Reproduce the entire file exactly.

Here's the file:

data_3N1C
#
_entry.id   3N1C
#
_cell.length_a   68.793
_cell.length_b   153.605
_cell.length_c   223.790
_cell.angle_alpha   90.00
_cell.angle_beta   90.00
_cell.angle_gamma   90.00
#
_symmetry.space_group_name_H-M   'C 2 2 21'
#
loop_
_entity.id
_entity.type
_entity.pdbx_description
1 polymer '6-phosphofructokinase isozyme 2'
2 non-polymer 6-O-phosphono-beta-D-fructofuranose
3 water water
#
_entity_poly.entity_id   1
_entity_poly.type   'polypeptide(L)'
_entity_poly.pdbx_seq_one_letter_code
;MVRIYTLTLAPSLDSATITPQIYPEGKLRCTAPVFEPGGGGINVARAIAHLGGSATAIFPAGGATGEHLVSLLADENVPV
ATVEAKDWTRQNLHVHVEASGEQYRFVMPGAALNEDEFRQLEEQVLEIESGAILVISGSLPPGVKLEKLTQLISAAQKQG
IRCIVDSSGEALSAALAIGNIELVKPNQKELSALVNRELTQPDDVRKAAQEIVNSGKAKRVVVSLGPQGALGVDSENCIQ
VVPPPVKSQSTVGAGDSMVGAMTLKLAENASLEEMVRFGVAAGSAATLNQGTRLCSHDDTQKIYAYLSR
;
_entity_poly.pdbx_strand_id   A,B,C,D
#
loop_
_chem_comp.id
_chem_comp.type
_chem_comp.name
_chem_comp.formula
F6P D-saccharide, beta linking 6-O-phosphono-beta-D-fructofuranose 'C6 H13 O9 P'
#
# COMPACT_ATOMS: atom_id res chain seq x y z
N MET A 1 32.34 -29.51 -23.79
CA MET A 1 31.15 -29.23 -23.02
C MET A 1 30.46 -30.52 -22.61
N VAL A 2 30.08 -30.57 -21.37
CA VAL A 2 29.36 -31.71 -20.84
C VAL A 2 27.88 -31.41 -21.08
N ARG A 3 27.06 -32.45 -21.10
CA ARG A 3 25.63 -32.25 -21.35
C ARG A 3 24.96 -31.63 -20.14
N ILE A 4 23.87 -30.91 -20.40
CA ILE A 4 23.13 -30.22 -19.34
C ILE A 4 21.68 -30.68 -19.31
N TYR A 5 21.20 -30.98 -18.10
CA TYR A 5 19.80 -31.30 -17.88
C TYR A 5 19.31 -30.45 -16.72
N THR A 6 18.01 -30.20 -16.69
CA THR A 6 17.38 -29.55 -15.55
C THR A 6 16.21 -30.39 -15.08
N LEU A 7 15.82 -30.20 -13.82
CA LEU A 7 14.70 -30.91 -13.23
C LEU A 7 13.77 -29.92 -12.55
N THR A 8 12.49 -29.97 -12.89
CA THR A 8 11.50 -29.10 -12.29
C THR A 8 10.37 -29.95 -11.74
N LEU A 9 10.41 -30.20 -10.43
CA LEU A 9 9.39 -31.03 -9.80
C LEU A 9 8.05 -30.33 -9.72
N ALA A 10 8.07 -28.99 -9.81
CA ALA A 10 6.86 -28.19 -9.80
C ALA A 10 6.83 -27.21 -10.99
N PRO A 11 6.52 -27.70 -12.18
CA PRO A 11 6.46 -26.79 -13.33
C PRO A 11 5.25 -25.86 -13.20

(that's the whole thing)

data_3N1C
#
_entry.id   3N1C
#
_cell.length_a   68.793
_cell.length_b   153.605
_cell.length_c   223.790
_cell.angle_alpha   90.00
_cell.angle_beta   90.00
_cell.angle_gamma   90.00
#
_symmetry.space_group_name_H-M   'C 2 2 21'
#
loop_
_entity.id
_entity.type
_entity.pdbx_description
1 polymer '6-phosphofructokinase isozyme 2'
2 non-polymer 6-O-phosphono-beta-D-fructofuranose
3 water water
#
_entity_poly.entity_id   1
_entity_poly.type   'polypeptide(L)'
_entity_poly.pdbx_seq_one_letter_code
;MVRIYTLTLAPSLDSATITPQIYPEGKLRCTAPVFEPGGGGINVARAIAHLGGSATAIFPAGGATGEHLVSLLADENVPV
ATVEAKDWTRQNLHVHVEASGEQYRFVMPGAALNEDEFRQLEEQVLEIESGAILVISGSLPPGVKLEKLTQLISAAQKQG
IRCIVDSSGEALSAALAIGNIELVKPNQKELSALVNRELTQPDDVRKAAQEIVNSGKAKRVVVSLGPQGALGVDSENCIQ
VVPPPVKSQSTVGAGDSMVGAMTLKLAENASLEEMVRFGVAAGSAATLNQGTRLCSHDDTQKIYAYLSR
;
_entity_poly.pdbx_strand_id   A,B,C,D
#
loop_
_chem_comp.id
_chem_comp.type
_chem_comp.name
_chem_comp.formula
F6P D-saccharide, beta linking 6-O-phosphono-beta-D-fructofuranose 'C6 H13 O9 P'
#
# COMPACT_ATOMS: atom_id res chain seq x y z
N MET A 1 32.34 -29.51 -23.79
CA MET A 1 31.15 -29.23 -23.02
C MET A 1 30.46 -30.52 -22.61
N VAL A 2 30.08 -30.57 -21.37
CA VAL A 2 29.36 -31.71 -20.84
C VAL A 2 27.88 -31.41 -21.08
N ARG A 3 27.06 -32.45 -21.10
CA ARG A 3 25.63 -32.25 -21.35
C ARG A 3 24.96 -31.63 -20.14
N ILE A 4 23.87 -30.91 -20.40
CA ILE A 4 23.13 -30.22 -19.34
C ILE A 4 21.68 -30.68 -19.31
N TYR A 5 21.20 -30.98 -18.10
CA TYR A 5 19.80 -31.30 -17.88
C TYR A 5 19.31 -30.45 -16.72
N THR A 6 18.01 -30.20 -16.69
CA THR A 6 17.38 -29.55 -15.55
C THR A 6 16.21 -30.39 -15.08
N LEU A 7 15.82 -30.20 -13.82
CA LEU A 7 14.70 -30.91 -13.23
C LEU A 7 13.77 -29.92 -12.55
N THR A 8 12.49 -29.97 -12.89
CA THR A 8 11.50 -29.10 -12.29
C THR A 8 10.37 -29.95 -11.74
N LEU A 9 10.41 -30.20 -10.43
CA LEU A 9 9.39 -31.03 -9.80
C LEU A 9 8.05 -30.33 -9.72
N ALA A 10 8.07 -28.99 -9.81
CA ALA A 10 6.86 -28.19 -9.80
C ALA A 10 6.83 -27.21 -10.99
N PRO A 11 6.52 -27.70 -12.18
CA PRO A 11 6.46 -26.79 -13.33
C PRO A 11 5.25 -25.86 -13.20